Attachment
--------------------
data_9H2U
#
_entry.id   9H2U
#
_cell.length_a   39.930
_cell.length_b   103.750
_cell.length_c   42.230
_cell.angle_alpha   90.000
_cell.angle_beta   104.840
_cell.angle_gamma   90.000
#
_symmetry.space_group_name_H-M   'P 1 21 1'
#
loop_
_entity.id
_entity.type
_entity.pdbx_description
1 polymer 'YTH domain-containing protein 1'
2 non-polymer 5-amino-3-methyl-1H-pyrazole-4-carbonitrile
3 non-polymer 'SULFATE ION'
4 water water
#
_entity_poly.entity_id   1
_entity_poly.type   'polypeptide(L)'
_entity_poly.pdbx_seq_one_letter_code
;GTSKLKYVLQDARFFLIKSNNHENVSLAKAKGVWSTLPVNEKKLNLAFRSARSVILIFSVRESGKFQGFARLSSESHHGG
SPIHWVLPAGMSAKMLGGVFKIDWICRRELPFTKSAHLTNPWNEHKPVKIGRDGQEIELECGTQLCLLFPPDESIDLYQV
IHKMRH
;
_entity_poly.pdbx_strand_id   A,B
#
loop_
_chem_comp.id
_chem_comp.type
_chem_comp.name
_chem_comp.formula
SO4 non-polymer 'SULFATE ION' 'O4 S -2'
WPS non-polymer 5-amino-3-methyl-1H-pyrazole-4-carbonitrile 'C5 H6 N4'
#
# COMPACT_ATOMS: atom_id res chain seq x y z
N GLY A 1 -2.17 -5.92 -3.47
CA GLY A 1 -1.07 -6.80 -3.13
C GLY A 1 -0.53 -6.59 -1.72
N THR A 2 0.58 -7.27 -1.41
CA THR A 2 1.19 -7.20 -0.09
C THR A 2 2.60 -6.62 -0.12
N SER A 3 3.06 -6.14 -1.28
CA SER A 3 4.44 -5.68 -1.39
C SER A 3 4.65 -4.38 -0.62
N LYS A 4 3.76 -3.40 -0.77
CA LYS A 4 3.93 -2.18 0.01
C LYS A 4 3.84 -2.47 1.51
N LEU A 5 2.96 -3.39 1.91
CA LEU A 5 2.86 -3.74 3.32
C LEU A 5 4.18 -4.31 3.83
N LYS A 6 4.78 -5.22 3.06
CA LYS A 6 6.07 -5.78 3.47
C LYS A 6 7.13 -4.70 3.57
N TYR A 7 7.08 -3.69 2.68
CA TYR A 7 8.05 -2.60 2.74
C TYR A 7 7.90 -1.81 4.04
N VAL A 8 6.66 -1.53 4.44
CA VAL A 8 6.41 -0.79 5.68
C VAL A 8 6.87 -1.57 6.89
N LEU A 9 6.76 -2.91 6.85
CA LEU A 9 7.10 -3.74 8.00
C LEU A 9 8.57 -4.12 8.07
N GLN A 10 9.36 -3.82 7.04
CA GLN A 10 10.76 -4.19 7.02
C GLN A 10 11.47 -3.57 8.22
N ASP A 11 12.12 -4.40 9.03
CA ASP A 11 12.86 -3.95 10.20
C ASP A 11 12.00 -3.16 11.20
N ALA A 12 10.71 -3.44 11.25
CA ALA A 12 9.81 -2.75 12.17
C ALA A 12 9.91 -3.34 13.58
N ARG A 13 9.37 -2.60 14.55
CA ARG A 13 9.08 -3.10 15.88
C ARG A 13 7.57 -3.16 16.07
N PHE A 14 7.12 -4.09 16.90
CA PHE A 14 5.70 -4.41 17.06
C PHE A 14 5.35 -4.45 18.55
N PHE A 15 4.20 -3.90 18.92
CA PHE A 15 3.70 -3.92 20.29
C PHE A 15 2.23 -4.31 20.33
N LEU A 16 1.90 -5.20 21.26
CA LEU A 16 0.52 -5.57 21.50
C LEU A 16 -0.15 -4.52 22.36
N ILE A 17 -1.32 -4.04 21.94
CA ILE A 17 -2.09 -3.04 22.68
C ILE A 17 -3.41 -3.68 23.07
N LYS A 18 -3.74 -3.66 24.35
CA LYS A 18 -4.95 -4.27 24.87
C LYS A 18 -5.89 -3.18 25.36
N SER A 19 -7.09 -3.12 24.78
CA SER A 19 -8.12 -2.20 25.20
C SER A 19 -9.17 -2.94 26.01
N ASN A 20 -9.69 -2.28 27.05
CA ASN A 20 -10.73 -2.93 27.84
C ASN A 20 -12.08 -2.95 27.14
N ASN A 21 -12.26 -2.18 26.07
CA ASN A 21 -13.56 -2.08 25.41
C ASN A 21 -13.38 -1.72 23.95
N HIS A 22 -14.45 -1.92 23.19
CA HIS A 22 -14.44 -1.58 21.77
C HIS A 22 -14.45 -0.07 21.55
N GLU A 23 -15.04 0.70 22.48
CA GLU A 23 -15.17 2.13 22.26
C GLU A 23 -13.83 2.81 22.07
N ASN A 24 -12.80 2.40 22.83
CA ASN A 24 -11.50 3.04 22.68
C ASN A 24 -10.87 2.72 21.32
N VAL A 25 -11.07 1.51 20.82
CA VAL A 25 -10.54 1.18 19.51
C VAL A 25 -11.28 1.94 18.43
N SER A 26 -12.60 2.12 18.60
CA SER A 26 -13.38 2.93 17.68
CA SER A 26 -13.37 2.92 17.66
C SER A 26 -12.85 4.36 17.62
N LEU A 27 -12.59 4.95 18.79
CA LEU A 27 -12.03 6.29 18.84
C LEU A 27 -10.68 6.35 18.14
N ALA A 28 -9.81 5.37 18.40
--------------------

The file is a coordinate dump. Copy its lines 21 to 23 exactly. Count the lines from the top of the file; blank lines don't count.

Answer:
4 water water
#
_entity_poly.entity_id   1